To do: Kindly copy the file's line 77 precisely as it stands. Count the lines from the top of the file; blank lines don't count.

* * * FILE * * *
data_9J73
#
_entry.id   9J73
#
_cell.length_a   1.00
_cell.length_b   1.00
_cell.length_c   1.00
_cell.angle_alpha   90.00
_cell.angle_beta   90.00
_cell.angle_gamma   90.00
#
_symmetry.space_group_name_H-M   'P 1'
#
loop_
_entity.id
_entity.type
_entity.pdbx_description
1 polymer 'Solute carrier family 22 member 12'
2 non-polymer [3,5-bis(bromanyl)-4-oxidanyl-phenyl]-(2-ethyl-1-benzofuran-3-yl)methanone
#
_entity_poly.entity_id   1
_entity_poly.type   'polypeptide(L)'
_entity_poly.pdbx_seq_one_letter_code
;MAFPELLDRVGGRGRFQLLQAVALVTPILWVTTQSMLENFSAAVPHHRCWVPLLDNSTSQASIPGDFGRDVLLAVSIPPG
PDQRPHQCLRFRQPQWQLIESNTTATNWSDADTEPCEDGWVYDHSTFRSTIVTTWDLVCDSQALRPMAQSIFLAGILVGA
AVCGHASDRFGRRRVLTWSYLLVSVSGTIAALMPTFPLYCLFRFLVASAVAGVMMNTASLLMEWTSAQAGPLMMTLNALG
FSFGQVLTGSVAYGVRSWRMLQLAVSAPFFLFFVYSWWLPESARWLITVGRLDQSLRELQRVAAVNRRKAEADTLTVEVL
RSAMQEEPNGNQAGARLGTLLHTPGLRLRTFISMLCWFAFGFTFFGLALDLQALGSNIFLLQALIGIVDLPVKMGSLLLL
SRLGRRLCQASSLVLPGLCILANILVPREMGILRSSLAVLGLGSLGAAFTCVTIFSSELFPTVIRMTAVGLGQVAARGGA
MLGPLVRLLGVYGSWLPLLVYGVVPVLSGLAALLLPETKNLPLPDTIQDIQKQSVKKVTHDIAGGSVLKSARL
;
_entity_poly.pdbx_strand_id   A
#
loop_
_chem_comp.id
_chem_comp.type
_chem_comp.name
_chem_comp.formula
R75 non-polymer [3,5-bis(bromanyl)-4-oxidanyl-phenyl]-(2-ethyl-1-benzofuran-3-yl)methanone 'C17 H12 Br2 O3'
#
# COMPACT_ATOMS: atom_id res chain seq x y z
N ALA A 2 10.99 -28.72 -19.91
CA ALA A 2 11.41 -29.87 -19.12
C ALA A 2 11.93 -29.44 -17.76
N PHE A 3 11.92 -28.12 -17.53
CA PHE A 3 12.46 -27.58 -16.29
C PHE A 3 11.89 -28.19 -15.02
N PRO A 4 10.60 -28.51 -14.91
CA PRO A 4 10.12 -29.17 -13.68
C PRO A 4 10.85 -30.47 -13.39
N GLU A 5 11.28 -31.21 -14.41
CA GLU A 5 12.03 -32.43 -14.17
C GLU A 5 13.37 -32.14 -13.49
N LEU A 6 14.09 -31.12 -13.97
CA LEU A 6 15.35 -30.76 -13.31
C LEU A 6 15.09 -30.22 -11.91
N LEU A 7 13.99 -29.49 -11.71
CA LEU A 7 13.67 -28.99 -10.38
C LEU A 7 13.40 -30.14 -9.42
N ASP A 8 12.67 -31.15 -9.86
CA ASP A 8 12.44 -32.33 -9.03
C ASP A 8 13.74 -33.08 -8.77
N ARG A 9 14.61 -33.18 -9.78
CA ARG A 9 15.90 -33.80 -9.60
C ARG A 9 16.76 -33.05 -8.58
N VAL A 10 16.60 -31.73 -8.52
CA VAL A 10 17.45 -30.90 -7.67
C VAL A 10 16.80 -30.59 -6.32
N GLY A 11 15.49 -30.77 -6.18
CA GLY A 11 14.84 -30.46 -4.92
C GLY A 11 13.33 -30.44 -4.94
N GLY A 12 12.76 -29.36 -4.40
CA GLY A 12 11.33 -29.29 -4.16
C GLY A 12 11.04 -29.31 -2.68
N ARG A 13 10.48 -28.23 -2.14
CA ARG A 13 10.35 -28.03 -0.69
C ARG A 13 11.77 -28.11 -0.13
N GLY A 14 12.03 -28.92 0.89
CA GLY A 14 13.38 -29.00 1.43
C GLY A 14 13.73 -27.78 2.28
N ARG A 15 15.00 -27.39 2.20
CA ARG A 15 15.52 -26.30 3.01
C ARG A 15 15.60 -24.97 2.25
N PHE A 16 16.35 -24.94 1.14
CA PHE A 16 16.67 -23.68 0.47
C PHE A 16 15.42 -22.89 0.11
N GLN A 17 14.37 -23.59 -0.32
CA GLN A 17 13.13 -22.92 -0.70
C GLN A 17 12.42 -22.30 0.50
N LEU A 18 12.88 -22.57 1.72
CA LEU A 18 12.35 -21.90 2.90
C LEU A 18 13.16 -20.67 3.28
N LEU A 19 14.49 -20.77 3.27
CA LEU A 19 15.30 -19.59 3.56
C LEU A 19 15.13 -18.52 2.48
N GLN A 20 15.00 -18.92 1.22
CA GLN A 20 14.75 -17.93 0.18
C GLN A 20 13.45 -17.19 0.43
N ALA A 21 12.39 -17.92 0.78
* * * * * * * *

C ARG A 13 11.77 -28.11 -0.13